Joining Tracy and Dan in this episode, is Scott Bennett, founder of Invest with Rules. Scott is a former financial advisor with Fidelity Investments. In this episode he discusses his style of investing and trading that follows the large fund managers. Join us for part 2 of this interview now.
For more information about Scott you can find him here:
For more information on where and how we trade check us out at Real Life Trading. Follow us on Twitter @RLTPivot. Watch the full episode on YouTube here https://youtu.be/K0-8WhvxOx8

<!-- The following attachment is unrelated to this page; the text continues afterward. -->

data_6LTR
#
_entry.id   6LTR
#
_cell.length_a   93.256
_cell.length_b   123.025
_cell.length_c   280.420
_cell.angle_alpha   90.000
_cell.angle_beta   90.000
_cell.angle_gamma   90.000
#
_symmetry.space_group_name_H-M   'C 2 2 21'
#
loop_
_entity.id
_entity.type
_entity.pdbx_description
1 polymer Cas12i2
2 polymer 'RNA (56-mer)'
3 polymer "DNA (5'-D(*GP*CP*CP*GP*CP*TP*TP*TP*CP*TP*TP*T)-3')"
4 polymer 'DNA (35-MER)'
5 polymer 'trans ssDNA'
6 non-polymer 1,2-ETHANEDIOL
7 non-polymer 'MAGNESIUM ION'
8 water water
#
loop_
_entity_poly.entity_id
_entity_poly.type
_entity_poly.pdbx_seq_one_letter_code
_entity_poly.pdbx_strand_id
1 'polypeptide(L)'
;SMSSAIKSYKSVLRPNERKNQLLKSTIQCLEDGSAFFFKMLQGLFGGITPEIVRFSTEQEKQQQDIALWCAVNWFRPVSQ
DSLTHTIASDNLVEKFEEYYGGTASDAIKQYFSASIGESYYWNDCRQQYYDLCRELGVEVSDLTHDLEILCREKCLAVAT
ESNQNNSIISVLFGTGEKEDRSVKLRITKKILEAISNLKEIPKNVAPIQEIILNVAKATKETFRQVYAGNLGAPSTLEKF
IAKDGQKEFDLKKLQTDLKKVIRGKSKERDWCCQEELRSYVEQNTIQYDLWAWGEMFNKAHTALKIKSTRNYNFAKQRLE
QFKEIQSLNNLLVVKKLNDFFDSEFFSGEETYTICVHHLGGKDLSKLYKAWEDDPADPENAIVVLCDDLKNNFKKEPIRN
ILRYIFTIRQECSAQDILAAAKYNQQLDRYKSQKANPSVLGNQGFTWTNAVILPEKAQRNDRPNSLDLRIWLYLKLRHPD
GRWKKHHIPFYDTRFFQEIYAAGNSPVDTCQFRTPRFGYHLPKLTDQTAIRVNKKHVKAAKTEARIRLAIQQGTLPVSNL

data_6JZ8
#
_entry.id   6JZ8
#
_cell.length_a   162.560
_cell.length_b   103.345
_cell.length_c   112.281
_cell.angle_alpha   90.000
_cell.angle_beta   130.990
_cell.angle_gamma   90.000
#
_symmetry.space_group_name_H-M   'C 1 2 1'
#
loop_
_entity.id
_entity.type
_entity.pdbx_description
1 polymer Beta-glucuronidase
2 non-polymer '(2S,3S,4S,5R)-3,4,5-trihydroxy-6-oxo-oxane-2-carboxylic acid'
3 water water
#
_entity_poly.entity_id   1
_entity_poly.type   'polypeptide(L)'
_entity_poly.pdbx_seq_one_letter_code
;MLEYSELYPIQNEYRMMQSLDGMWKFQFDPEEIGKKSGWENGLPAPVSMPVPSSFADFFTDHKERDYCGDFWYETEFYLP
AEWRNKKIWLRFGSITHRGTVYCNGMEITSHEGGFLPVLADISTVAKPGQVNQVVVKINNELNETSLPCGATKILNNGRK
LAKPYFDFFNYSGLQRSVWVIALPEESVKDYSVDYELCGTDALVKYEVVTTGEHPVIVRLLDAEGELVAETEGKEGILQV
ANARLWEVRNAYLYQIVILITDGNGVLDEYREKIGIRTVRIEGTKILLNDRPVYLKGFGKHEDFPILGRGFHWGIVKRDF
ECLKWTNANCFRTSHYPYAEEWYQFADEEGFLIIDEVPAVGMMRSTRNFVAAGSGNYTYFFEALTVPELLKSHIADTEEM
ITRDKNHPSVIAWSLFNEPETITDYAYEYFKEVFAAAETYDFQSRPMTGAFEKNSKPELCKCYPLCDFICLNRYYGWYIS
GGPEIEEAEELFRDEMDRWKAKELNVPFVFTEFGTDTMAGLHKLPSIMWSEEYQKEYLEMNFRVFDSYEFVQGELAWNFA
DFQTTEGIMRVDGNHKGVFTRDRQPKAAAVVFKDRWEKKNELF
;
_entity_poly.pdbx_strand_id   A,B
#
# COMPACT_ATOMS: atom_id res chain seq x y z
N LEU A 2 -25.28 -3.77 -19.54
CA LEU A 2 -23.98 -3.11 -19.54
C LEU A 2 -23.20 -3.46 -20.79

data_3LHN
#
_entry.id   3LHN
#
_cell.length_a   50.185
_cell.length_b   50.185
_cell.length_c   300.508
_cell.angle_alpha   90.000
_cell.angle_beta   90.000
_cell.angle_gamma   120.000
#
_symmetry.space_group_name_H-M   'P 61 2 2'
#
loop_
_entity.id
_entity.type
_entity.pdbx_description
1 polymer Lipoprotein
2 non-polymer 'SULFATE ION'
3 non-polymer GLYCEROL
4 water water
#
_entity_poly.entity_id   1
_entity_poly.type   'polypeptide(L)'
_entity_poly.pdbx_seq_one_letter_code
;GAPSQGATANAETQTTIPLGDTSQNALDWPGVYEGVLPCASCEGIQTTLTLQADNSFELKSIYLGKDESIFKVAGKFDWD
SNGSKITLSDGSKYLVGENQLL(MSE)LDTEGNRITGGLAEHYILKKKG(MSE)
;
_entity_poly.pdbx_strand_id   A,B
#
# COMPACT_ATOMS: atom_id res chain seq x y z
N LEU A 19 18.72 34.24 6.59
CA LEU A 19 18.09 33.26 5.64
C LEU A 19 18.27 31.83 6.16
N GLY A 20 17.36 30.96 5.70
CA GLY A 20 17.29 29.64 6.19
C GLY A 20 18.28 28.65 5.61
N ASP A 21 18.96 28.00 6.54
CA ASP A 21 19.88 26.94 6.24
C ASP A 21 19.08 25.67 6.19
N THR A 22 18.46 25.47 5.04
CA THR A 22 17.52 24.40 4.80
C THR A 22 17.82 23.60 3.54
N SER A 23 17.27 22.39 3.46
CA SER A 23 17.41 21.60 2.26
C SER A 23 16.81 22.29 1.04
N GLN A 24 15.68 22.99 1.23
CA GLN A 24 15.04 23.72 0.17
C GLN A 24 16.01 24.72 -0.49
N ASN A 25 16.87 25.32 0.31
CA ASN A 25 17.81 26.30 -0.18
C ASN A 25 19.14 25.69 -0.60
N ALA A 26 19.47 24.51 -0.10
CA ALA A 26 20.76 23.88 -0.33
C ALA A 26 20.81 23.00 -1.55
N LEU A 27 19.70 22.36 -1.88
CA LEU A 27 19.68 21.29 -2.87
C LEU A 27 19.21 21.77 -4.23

And welcome back everyone to another RLT PIVOT podcast. My name is Tracy, and once again, I am joined with my amazing co-host, Mr. Dan Janson. How are you, sir? Doing fantastic. So good to be back, as usual, for another episode of the Pivot podcast, With with the service you provide. Because again, if you're a technical trader, a lot of times I think a lot of times people get blindsided, right? So they see a certain gap up in their gap trader. They're trading on specifically just volume or just a certain candle pattern or something like that. I think it is important to understand the full picture because I think by having honestly, I think by having and following the money and kind of kind of the the reports that you're providing, having that information will give you an inherent whether whether you're using it to do swing trade or day trade or just do a position build or something like that. I think all of that information could be extremely valuable going into going into a trade. We were just talking about confidence, having that that ability to know, OK, at least I know I'm not the only one thinking that this stock is going along and knowing that there's a big hedge fund that that is also placing trades. I think that would help give some of that confidence no matter what technicals that you use. But I also see that information you could have the most bullish hedge fund out there in the world and there that day that you want to trade. It's a it's a bear day and the market goes down. So I do think that valuable that information could be more valuable for a longer term move or swing. The question I think that the traders will have is really how what's the best way to interpret that information for them? Yeah. So a really great example is I had a really quick introductory call with with Jeremy of Real-Life Trader and we were just kind of having just a general conversation about just I was learning a lot, asking lots of questions about real life trading so I could learn more about both of you and your service. You provide so I could just learn more about it. And we talked a little bit about investing and trading really quickly. And one example he gave me, he said he gave me a screenshot of a Slack channel and he said, Here's today's trade. And it was back in June, it was shorting AMD Advanced Micro Devices, and I think it was made 1.4% on a day trade risk, 1%. That's my kind of trade. It was something to that effect and I was like, That's awesome. And my response back to him was when I went back a month, so I was looking at Advanced Micro Devices that when I was looking at my research and then analyzing it, in the month of June, billion dollar fund managers were selling Advanced Micro Devices. So I was looking at this data and OK, well, will this work every single time? Definitely not. But there's another level of confidence knowing that, OK, well, AMD was a short in your community AMD was a $1,000,000,000 fund manager kind of a dump. They sold pretty hard on that report that I was looking at from a month prior. And then from my trend roadmap the short term trend and the long term trend were both down. So it was almost like any sort of like any sort of bounce. It's being sold into so now you have this other level of confidence to say, OK, well, I'm following my risk. I'm following the set ups that I'm comfortable with from real life trading. But then also OK, well, I know $1,000,000,000 fund managers are also selling AMD this month. And let's say hypothetically, this is the second month in a row they've been collectively selling AMD. Then to me, that would be something where I could have a just a slight edge that would give me the confidence to click the button. Now, how do you know if if they're buying to close or buying to enter or selling to enter or selling to close a position. Well, the I do have a slight social life. It's very small, but I do track an awful lot of the month to month accumulation and the selling in the volume. So I watch exactly what's going on. So I won't usually report on it unless it's enormous, but I want to see that consist ency. So I think it's the consistency that's really important. So as an example, like, I mean, we've all come so accustomed to these behemoths of large cap tech, but it's also it's hard because you listen to the news and in one instance it's so easy to sell because they're so liquid. And then in the other instances, maybe this is where people go to hide because I mean, how many Apple products can they sell us and keep selling us the exact same phone over and over again? So you start to question, OK, well, you have this story in your head. You have this story on the news. But then for me, the other level of the differentiation is, OK, well, what does the what are the billion dollar fund managers doing collectively? Because they're they they know valuations way better than I will. They'll they'll have modeling way better than I will and then secondly, what does the chart say? Because that's just kind of the pulse of everybody. So the short answer is, I think it's always going to be hard but I think managing your risk and just trying to find that consistency is really important. Right. Right now, I love it. I think it's really cool. Now, what are some of the most common investing mistakes that people might make. Common mistakes I would just simply say are kind of winging it. A lot of the time when I was working with a lot of high net worth investors, they're portfolios became just like a collection. They were investors, a lot of them, some of them weren't traders. So they had these positions for forever and they're never going to unload. So when it is time to risk manage. So it's like they would always wait for the market to be down 20%, no different than right now. And then say What do I do? And then you're like, Oh boy. And you're like, Well, tell me a little about your strategy. And I would say the biggest they were kind of winging it the when I worked in Massachusetts, I had some of the legacy clients that have been with the company for 30, 40 years and there were just like so nice, but they are not budging. Some of them were in the Fidelity Funds for 20, 30 years. So it's like, what should I do? Probably stay the course and for a lot of the long term investors, but for some of the traders they, some of their processes were more around like, well how did you get to this idea? And then with a fun Boston accent, I can make fun of it because I'm from there. They would say, well, Cramer likes it. It's like, well, is that really is that really your whole thesis? When's Jim going to call you and tell you to get out? And the answer is, I guess you have to watch Mad Money to figure it out, and you might not ever figure it out. So I'd say winging it was a huge one. I would say that most people don't really have a buttoned up financial plan, and I think that's really hard. So it could be just as simple as having beneficiaries on your accounts, too, is more complex to having an estate plan. So these were some of the kind of the the pitfalls I saw no plan no financial plan, very lack of risk management plan. Fair enough that that winging it. It's you you're amazed at how many times somebody can look at them at a market or they're looking at their investment going, no worries. I can hold, I can hold, I can hold. It's long term. I need this. In 20 years, everything goes up, et cetera, et cetera, until the you actually experience that and it does go down that 20, 30, 40, 50% pullback and all of a sudden that emotion kicks in and takes over. And that's when you start to forget all of the things that you had before and that's why we teach. It's so important to have a plan in place no matter what. And that includes the risk management. You know what your risk is it all the time, all times and and going forward that because when you're faced with that emotion of that pullback, that great big pullback that was so easy for you to analyze when you were in a positive trade. But now that you have it there, it's so much more difficult. So having that plan keeps you from becoming that deer in a headlight and it's it's incredible. And it's no different than having people say, well, I'm going to wait until it drops 50% before I get in. And then when it drops 50%, they don't want to get in because it's the psychology. Just it blows my mind at times. It really, really does. Well, you guys, you guys don't think Lehman Brothers are coming back I'm still I'm still holding Lehman one day. I think they're coming back. So I don't know. That's a good strategy. Just buy whole forever. What how often if we talk about long term investing, considering you have the fidelity background and stuff like that? Because I think a lot of ignorance is bliss when it comes to to investing in general. I think that strategy of everything goes up is a is a prop is a true, absolutely true concept, except for the ones that don't ever come back. How often should people be relooking at their long term investments and re analyzing the strategy of how they buy or if they're selling? How how frequent, how hands on does the long term have to be for you? Great question. When I was working with a lot of just a huge array of investors and Fidelity has its roots in mutual funds. And when it comes to long term investing in a mutual fund, what I would share based upon my training is you're hiring that professional manager and his or her role is to find you the next Apple Facebook at Google. That's their job. And knowing that that's you don't have to worry about stock selection, but you do need to understand that there's going to be multiple times in your life that the mutual funds probably going to lose half its value. And it's your job as hard as it may be, to not sell once it's down 50% because there will be the next generation of amazing companies that will come up and most likely they're going to be in that portfolio at some point. And I think. So how often should you analyze that? I think that I mean, it's almost like writing down on a piece of paper. I promised myself I will not sell when this mutual fund is down 50%. So but for more of a trader, it's just a lot different. I, I firmly believe that. I think I listen to one of your shows, Dan, where you're like my percent I can handle a two my, my two risk units in one day or it was like five risky units in one week. So having a written plan of what you're willing to stomach when the market's pretty sour, I think just reverting back every quarter for a trader is incredibly important to look at your rules. And then I personally take the three stocks or ETFs that did really well and the three stocks or ETF that did pretty lousy. And I try my best to say, OK, well, what can I possibly learn from this? Did I follow my rules? Did I let the stock get a little bit too loose? Did it gapped down so and I share this with with clients where a lot of long term investors really minus the the one stock makes up an enormous part of your portfolio. You're probably somewhat diversified already just managing kind of negative earnings negative sales. But for the trader, I think it's going back and having a kind of a playback where you post, post analyze your best stuff. And I would share that with clients and I know probably most of them didn't do it. But I think it's incredibly important. Now being a financial planner because I know a few of them. The education that you have is very different than, say, the education that Dan and I have and that we teach. And even the way that you approach stocks ETFs, all that type of thing, the way you approach the market is very different. And I'm just curious, how long did it take you to kind of do that transition or into the swing trading aspect of it? So going in, switching that brain from being a financial planner to a to an actual trader, and then are there any similarities that you can take with it that have helped you or inhibited your ability to successfully be a swing trader great question. So for me personally, I was trained by Fidelity. They're primarily an asset allocation model, portfolio type of an investment firm. And then they also offer an array of kind of everything from mutual funds to kind of anything but from I would say for those that need more help, it's a diversified pie chart type portfolio, and that goes for the majority of wealth planners in kind of or maybe globally. So where that was also years later stamped through my certified financial planner education during the investment phase. So you learn a lot about risk that you primarily learn more about just kind of what asset allocation is and why it's so important. In my opinion, for a large majority of investors, that is a good strategy. And primarily the reason it's a good strategy is because most people don't dedicate the time or the effort to outpace that. And they'll make their biggest mental mistakes at the absolute worst time. So that strategy that was kind of brought to me by my company, brought to me by the CFP, was I long term, mathematically throughout history, it should work. There will be decades where it is the most frustrating, painful experience you've ever experienced in your life as you've seen your portfolio contract. Ten to 20% this year. But if I were to wind back, I was young and I was in my late twenties, early thirties in the year 2007 rolled around and then 2008 rolled around. And I'll never forget it was September timeframe. The market was down 20%. And then later in the fall, which there's a lot of similarities to maybe not from a contagion standpoint yet. There's a lot of if you look at a chart from 27, you look at a chart to 20, 21 in 2022, you had these four waves down which happened in 2007 and 2008. And then over the course of the summer in July and August it kind of bounced around a little bit higher and then holy smokes, starting in the September, October timeframe, it was just horrific where every single day the volatility spiked, the market pulled back. And for me personally, I was sitting across the table from investors and clients and it was so painful. So people were saying kind of get me out. And you're like, I have to revert back to the financial plan. And the financial plan data was changing so frequently. So it was just so hard that I was like how there's got to be a better way, but there has to I have to figure out something where whether they take a quarter or half or something of their portfolio and do something different just to not experience this, I mean, losing 50% of your net worth is just devastating. I mean, 100% just to get back to even. So, for me, that was the moment where I was like, I have to figure out, I have to educate myself, which turned into multiple sets of books of like, where else can I learn this and will these clients come back and how many years will it take these clients to come back? And luckily it was only a three and a half years after 28 in 20, 20 it was just a few months, so no big deal. But I think the big challenges like what if we're in a long term downtrend, no one's experienced that. Gosh, in decades. So that's where everything for me was like maybe I should question a little bit of the traditional thinking. Right? So so in regards to the traditional thinking, how, what, what approaches are you implementing that or what strategies would you implement that would protect the capital that you have or, or somebody might be managing as opposed to the traditional? Because I think that is common common knowledge at this point where they go just it doesn't matter how much you're down, don't freak out. That depends on how old you are or how close you are to retirement, what your lifestyle is. There's you know, how overall somebody is in a position, how much margin somebody might be. There's a lot of factors that that I don't think go into the common phrasing of of a certain sentiment where, yeah, maybe, maybe the next ten years. But like you said, if this let's say we are about you not saying it is, but let's say we are about to go into a long term five, six, seven year downturn, it's possible anything is possible but how does those clients now prepare themselves for that situation when buying and holding doesn't work. Yet so yes, like what what do they do? So I run a live spreadsheet that's in the member's area and there's three levels. And level one is just primarily stocks and hedges, which I'll cover the most on level two is just other ETFs. So even during a tough market, there's as long as the volatility is not incredibly high, you've seen things like staples and health care held up quite well and utilities held up. And then tab number three is these billion dollar fund manager stocks. And when you're in a crashing like environment that supersedes the trend roadmap, supersedes all the billion dollar fund manager research that says be cautious. So if I focus on stock indexes and hedging, so in a retirement account where there's no taxes and there's no real impact, where if you just sold there's no big deal, I would encourage building levels of cash and where when the trend roadmap, when the short term trend starts to peel over and it starts to turn to a negative trend or a downtrend. And then you also have the long term trend slowly kind of rolls over as well. It's time to be building cash. The Fed the Federal Reserve is not on our side right now. They're getting high inflationary data. And the reality is, is that their focus was on employment and now it's on inflation and inflation. Based on a month lag of data is it's lingering early high. So they're not going to come to the rescue yet. So because of that, in a retirement account you can just for an investor building cash, there's nothing wrong with it and there's nothing wrong with just playing a lot of defense through cash in a non retirement account. Again, not direct tax advice in any sense, but a lot of clients that I mean, the last decade has been really fruitful. So you're holding a lot of embedded capital gains. So there's a lot of names that maybe you just don't want to sell because you're not ready to pay a huge just celebrity across the board and times are short. So what I encourage is taking mathematically figuring out and I help whether you use just very simply an inverse ETF. Some clients prefer to use less capital, so maybe they're using some leverage you have to. That's very much a trade. It is not meant to be held for long periods of time, but I found that from some of my members, that's a big even though it's so identical to placing any ordinary trade by using an inverse ETF. It's it's just it's so you don't have to figure out the options market. And you don't think at the time perfectly right. And deal with a ton of decay if you're using a non leveraged inverse fund, but you can add a hedge or an inverse ETF to your existing portfolio that you were the case where you've loosened up some of the cash and that way at least you're minimizing some of the blow of the down market and that's some areas of where I give signals on when it is time to add a hedge and really when it is time to take it off because it's hard because these these downturns are so much faster than the long term Uptrends. Now what are some of your favorite moving averages that you would be using for a trend analysis. I focus primarily on exponential moving averages because I want to see the short term data more pronounced than some of the longer term exponential moving averages. Um, I don't have any ones that I adore, but in the system we look at multiple, so we're looking at lots of different moving averages where we're looking at different time frames of those moving averages. Um, daily, weekly. We're also looking at different time frames of the relative strength. So we're looking at this I'm looking at this religiously and I do have a couple other ones that I do look for from extension. I think now nothing's perfect, but I do think looking at something like a Bollinger band is really sound for figuring out when something is wildly extended to the upside or downside, when maybe it is time to go from buying to holding or taking some off the top and taking some profits off the table. Well, you're without making making this financial advice or suggestion to even get into it, but what's your favorite stock right now? Like, what are you looking at that that you're really curious about? Yeah, I'd say so. A couple of names that are my favorite stock. Um, based upon when kind of the stars align it's kind of sad. We're in such a defensive environment. That's where it's kind of sad when you're playing with large cap defensives. It'd be so different if this was like a better environment, a name like a I'll give a bunch of health care names like UnitedHealth Group or Vertex Pharmaceuticals. These are more larger cap names with sales and earnings. I'll probably leaning more towards United Health Care because it just reported and it I mean, it does not have the world's most exciting earnings and sales numbers. They're double digits, but they're not like explosive growth numbers. But that's the type of names were huge billion dollar fund managers side. So those are the types of names I see on the small cap side last week was a flashed a buy on. There's a bunch of staples. Constellation Brands was in there I can't really recommend because I barely have any hair but like all plex which is a small cap for I mean it's just people keep buying shampoos and game designers. And and again I want to see more consistency with some of these names. I'm trying to think of any other ones that were interesting Harmony Bioscience. This was probably the most growth name that I saw, which is that h.R. And why it showed up for a few months in a row. And then now they start breaking out and it's exciting, but just tighten tighten stops is where we're at right now. Have you seen a shift to going from, say, tech into health care? Is that kind of what you're seeing in the analysis that you're looking at? I saw a shift away from tech a while ago, so that happened a bit ago. I'd say the biggest shift by far was a lot of these funds were late to the energy trade and for the last call it like five, six, seven months. It's just been deploying more and more capital to energy stocks. So you've had this kind of very vicious sell off in commodities. So my what I'd be patiently I'm waiting for is the turn. So based upon billion dollar fund managers, I don't think the energy trade is is totally off the table at this moment. So I don't most of them are on sell signals from the trend roadmap, but based upon the consistency of buying, it went from more tech to more commodity and commodity. I've seen more defensive so it's been more staples. And health care is where most of the flows have been going. I wish it was more exciting, but it's definitely a defensive time for a lot of these funds. It's a great opportunity for learnings. I mean, this is a a market that not a lot of people have experienced before us. And it's good. I mean, because that's how you learn. You learn you get better. And having this conversation with you has been very enlightening. And it definitely got me curious about looking at a few things and taking a peek at it, how I can implement some of the things that you're talking about into what I do. I did sign up for your your newsletter, so I'm waiting to see what happens if I, I get that. I just did that today, so I'm looking forward to, to reading it. But anyway, it has been an absolute pleasure talking with you. Do you have any last minute tips or suggestions for our, our clientele or for our viewers? No, I think you guys preach it incredibly well, so I would just say just to write down some of your rules and abide by them would be my biggest tip. If you're looking to learn a lot more about trading, I think where I come in is more idea generation. And I really think that some of the products and like the free content I mentioned this to Jeremy and to both of you, that this the level and the amount of free content that real life trading delivers is so fascinating. I wished for all of those clients that would sit in that hour long meeting and kind of watch this, like what is a trend line breakout? And they'd be on the edge of their seats like they would have gone bananas for your content. I mean, they would have they would have actually had more actionable items because they don't know where to find a trend line breaker. They have no idea so. So I think that your education content is definitely a great stop. For first, I highly encourage signing up and going through some of that education content and then I hope I can be helpful. But thank you so much for having me. No, that's great. We will put all of your contact information in the description below. So anyone that wants to reach out to Scott will be able to find all of his information down below. So yeah. I think I think the information you're providing is phenomenal and will help a lot of traders just kind of own the craft of of being able to successfully navigate the market and give them more suggestions as far as ideas of maybe where they should focus attention to, which is, which is outstanding. So Scott, appreciate you coming on the Pivot podcast with, with myself and Tracy. We'd like to have you back one day in the future. In the future when we get some some new updates and maybe market conditions change and all that stuff as well. So would love to bring it back on. But once again, thank you for listening each and every week to the Real Life Trading Pivot Podcast We will see you again next week.